The surgery was surreal. I entered the outpatient center, was called back to the pre-op area, and the usual preparations began. A gown over my clothes, covers on my shoes and hair, an IV started. Monitors. Oxygen. As I’ve discovered at other points along this journey, I was the youngest person in the room by a long shot.
“I hope I don’t hurt your young skin,” the nurse fretted as she pierced the back of my hand. Young skin. That’s a new one.
Then the anesthesiologist dropped by and said he’d be putting me out for a while, and he did. I asked for the demi-Michael Jackson, he chuckled, and the next thing I knew, I was awakening in a warm cloud of opiates.
“Is it over?” I asked.
“The numbing is,” the nurse said. They’d put me all the way down so that two shots could be administered above and below the eye, but the surgery was still ahead. And for that, I’d be awake, although the anesthesiologist would be on hand “to take the edge off, but only if you need it.”
And then they were wheeling me back. “Fentanyl, please!” I called out to the room. No, none of that. “Then pour me another Michael Jackson,” I said. Nope. “You’ll be fine,” someone said. The surgeon said, “No more talking” as he laid the drape over my face and the world went black.
But I was awake. I heard the machinery beeping, a computerized voice announcing numbers. The procedure started — pressure here and there, but no pain at all. No anxiety. I could feel my shoulders were tense, so I told myself, relax your shoulders. I did. The doctor began to whistle. The nurse said, “Are you playing any golf this week, doctor?” He said maybe, and they chatted about teaching the game to their children.
This must be good news, I remember thinking. Golf is better than “oops,” anyway.
And here’s the thing: I could see the needles. I couldn’t see-see them, but their shape, their movement within the eye, was quite visible. There were two. They appeared as shadows on shadows, and I was totally calm, able to think, those are the needles in my eye and not FLIP RIGHT OUT. It must have been the drugs.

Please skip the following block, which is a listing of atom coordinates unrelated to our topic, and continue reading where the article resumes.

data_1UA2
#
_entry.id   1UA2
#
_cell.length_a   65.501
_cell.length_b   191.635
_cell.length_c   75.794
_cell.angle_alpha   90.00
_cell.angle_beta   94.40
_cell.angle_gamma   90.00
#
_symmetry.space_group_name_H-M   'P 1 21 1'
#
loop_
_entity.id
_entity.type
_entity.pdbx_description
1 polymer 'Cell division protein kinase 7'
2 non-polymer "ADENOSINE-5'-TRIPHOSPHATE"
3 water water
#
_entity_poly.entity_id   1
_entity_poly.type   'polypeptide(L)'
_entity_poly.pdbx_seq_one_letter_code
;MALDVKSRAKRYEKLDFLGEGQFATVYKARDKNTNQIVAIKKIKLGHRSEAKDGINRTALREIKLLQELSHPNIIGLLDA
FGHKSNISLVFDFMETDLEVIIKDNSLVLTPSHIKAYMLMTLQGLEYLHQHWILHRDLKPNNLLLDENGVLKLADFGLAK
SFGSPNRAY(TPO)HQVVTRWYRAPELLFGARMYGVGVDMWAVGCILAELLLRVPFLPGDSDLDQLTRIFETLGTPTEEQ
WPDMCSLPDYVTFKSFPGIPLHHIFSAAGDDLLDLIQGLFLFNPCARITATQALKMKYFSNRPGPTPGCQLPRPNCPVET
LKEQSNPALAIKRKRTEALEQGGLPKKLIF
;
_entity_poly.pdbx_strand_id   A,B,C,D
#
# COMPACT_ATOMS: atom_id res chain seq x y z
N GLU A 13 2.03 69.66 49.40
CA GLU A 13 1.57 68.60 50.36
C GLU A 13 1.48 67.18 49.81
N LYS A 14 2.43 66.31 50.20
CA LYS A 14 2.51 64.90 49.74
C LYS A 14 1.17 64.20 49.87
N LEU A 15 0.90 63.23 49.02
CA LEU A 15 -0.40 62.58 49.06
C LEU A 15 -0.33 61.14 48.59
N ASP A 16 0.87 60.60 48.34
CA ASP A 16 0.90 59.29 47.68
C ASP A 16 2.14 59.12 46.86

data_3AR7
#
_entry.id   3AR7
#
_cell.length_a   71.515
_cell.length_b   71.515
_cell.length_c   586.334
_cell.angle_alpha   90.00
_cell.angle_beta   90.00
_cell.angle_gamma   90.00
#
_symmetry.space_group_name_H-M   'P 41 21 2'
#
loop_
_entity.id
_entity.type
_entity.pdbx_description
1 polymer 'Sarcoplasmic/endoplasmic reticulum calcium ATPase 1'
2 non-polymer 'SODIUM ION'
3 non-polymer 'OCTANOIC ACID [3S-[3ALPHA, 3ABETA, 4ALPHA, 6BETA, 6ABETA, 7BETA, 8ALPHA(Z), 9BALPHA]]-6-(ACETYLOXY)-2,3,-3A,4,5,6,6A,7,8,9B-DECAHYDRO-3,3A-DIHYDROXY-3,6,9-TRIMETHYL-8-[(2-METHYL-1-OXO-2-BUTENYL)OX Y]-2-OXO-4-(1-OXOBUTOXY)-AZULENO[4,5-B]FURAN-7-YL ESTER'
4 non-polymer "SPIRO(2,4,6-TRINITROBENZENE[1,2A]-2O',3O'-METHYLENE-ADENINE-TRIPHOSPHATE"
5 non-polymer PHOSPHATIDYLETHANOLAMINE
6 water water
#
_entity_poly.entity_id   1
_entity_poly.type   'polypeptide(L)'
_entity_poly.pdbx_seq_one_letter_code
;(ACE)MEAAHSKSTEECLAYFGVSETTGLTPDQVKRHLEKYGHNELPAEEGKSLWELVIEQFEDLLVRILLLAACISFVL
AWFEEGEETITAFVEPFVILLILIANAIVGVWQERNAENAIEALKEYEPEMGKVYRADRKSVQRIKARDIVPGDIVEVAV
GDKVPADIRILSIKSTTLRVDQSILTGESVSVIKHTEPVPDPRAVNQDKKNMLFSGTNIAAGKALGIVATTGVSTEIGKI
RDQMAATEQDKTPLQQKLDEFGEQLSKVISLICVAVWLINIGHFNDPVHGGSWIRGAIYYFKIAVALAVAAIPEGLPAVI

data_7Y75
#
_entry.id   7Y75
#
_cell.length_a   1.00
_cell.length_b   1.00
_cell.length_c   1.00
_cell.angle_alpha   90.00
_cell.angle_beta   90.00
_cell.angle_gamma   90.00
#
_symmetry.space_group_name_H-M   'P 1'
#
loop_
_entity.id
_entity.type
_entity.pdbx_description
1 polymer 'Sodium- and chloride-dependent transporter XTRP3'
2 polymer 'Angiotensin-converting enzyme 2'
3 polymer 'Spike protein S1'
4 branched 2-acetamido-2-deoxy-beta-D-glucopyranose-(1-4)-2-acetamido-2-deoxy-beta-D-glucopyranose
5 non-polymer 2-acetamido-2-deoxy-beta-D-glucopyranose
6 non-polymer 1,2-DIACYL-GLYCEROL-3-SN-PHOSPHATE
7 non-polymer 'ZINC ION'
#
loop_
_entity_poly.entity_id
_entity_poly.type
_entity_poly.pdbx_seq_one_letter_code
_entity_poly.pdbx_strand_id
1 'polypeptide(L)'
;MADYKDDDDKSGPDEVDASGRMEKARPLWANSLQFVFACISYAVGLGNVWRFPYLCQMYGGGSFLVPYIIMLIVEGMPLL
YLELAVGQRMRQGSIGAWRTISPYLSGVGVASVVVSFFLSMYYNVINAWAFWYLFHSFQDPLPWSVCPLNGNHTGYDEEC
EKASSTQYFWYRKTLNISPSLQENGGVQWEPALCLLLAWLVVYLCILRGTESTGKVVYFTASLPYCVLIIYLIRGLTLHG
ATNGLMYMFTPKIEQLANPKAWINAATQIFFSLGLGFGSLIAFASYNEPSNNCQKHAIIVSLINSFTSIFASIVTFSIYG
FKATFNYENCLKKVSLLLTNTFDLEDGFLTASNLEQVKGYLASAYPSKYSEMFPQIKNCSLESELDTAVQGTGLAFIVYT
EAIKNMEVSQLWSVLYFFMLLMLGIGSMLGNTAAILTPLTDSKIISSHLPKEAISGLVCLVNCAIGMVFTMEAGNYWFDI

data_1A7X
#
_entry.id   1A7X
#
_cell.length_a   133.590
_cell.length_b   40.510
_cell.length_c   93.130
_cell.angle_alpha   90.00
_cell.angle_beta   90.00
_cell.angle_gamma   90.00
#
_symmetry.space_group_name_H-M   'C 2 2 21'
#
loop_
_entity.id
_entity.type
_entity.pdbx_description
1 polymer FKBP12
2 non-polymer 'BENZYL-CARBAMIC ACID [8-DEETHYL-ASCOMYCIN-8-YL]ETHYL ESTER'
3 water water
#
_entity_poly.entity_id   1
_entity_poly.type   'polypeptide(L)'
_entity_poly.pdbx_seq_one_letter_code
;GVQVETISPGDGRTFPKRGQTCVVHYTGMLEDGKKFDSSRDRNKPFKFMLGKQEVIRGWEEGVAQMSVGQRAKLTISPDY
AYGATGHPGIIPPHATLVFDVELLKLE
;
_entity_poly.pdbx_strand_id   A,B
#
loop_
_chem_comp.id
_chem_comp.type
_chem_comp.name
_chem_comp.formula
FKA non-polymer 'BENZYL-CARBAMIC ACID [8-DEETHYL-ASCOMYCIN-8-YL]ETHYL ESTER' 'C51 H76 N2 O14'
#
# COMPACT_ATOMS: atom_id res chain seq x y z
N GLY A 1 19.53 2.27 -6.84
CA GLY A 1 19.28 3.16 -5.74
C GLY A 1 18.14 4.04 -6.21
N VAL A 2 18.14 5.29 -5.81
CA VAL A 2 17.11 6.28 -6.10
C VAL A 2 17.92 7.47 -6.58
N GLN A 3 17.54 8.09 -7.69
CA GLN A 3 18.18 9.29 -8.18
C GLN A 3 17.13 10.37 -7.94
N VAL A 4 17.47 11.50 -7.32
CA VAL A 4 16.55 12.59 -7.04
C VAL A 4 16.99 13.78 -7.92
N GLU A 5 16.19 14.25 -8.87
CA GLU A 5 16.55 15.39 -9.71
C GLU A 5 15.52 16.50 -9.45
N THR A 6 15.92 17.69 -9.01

And then it was over, the dressing was taped on, and they wheeled me to a post-op cubicle. The monitors and IV were removed, the gown and other stuff taken off, and up we go. I was sitting next to Alan in recovery probably five minutes after leaving surgery.
The doctor appeared to say it all went well. The nurse kept asking if I wanted a blueberry muffin. I had a glass of water and went home. Two hours in and out.
Before we left, I told the doctor I could see the needles. Really? he asked. Absolutely, I said. He shrugged. “Must be some sort of optic-nerve thing.”
It reminded me that doctors, for all their education, can be as tough to interview as anyone. About 10 percent studied enough poetry in college to have a sense of wonder about the miracles they perform every day, the drama they witness as a matter of course, and can talk about it with some feeling. The rest are flesh mechanics. You wouldn’t expect the guy who fixes your Buick to marvel at the magic of internal combustion, would you?
The rest was the recovery, by far the hardest part. Lying facedown with your head supported by a donut pillow feels a little like, as Jeff Foxworthy said, a St. Bernard coming in through the cat door. It wasn’t so bad during the day, when I raised the donut, stacked a bunch of pillows and assumed a position not unlike humping a pommel horse. I put the iPad under the donut and watched Netflix. I watched “The Trip” and I watched “The Best Exotic Marigold Hotel.” I watched some “Mad Men” and I watched nine! hours! of “House of Cards.” I watched the FalconCam. I read the news and stayed up on Twitter. And when the night came, I lowered the donut, adjusted the pillows and tried to sleep. Wasn’t easy. I tried to drift off to Netflix, which only led to puddles of drool on the iPad. I tried drugs, but all I got was some lousy Tylenol 3, which didn’t do much. The final night was the worst of all by far, but Tuesday came and I had my follow-up. The macular hole is closed, and I am cleared to rise to my feet, watch TV from the couch again, read and ditch the damn donut.
Now all I have to do is recover the vision in my eye. It’ll take a few weeks. In the meantime, I’ll be frightening people with my bloody orb.
There’s a lot going on in the world, and I’m going to spend the next few days letting it pass me by. No regular blogging schedule until next week. The world is half-blurred, and I plan to ride the blur for a spell.
Carry on however you like. Open thread, all.